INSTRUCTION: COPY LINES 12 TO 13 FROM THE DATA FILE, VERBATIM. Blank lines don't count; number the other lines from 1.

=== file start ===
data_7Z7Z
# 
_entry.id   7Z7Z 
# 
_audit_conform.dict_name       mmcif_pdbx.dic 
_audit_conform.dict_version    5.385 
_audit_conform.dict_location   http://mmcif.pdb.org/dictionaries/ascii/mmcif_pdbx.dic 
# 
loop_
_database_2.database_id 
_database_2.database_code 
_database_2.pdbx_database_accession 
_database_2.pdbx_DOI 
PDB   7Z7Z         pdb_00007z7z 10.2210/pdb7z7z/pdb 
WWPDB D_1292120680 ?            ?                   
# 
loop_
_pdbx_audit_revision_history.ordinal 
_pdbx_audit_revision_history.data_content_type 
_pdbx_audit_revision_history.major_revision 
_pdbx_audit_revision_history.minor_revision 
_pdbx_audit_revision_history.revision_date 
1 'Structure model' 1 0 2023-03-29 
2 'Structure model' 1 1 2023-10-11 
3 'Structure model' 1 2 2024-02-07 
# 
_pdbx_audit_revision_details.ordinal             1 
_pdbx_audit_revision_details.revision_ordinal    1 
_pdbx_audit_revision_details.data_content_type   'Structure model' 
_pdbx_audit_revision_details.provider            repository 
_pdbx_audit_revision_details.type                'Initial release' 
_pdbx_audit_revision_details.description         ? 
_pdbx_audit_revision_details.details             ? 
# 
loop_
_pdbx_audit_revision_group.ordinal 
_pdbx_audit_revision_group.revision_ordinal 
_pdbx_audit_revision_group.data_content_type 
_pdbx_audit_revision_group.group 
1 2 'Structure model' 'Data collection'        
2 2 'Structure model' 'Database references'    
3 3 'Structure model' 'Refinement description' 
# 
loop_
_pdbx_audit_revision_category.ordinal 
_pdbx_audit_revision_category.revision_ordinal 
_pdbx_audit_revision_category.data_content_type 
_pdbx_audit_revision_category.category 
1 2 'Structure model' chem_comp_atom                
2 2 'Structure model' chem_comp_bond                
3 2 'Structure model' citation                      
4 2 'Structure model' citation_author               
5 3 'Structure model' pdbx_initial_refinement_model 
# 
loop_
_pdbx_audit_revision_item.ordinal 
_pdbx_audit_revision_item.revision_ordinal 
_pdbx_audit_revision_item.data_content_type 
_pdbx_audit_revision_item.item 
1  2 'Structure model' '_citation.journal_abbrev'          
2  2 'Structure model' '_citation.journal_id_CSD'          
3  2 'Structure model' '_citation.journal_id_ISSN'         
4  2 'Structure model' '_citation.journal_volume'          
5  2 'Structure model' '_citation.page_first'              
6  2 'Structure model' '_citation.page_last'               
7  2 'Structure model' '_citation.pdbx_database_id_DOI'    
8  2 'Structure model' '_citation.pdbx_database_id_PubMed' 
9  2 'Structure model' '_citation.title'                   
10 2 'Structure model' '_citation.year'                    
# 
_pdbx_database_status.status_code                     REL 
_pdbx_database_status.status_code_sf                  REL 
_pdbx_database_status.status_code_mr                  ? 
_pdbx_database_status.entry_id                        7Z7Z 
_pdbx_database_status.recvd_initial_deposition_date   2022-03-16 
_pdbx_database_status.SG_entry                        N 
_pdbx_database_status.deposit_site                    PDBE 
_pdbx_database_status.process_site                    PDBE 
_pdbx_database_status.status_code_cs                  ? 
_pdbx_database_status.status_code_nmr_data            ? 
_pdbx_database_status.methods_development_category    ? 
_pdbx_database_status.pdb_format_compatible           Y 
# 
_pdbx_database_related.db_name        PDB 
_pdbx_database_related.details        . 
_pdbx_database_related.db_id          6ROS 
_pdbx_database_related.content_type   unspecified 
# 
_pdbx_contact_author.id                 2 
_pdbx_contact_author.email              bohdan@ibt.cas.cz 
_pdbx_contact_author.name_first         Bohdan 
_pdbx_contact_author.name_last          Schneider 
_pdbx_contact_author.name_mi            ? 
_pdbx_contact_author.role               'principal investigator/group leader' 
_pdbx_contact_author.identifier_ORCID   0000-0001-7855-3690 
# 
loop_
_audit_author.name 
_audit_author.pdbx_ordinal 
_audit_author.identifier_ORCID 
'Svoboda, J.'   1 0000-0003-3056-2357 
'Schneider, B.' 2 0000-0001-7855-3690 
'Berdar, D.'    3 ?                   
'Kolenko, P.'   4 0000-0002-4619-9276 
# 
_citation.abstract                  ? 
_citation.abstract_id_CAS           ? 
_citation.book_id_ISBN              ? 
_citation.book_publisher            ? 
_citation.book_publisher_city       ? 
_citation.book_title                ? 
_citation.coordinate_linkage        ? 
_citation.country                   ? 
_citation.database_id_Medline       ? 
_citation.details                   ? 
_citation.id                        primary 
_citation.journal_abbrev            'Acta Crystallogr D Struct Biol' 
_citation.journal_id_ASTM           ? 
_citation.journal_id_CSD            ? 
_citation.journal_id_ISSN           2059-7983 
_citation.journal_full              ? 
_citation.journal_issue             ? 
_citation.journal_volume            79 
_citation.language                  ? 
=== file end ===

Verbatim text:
_database_2.pdbx_database_accession 
_database_2.pdbx_DOI 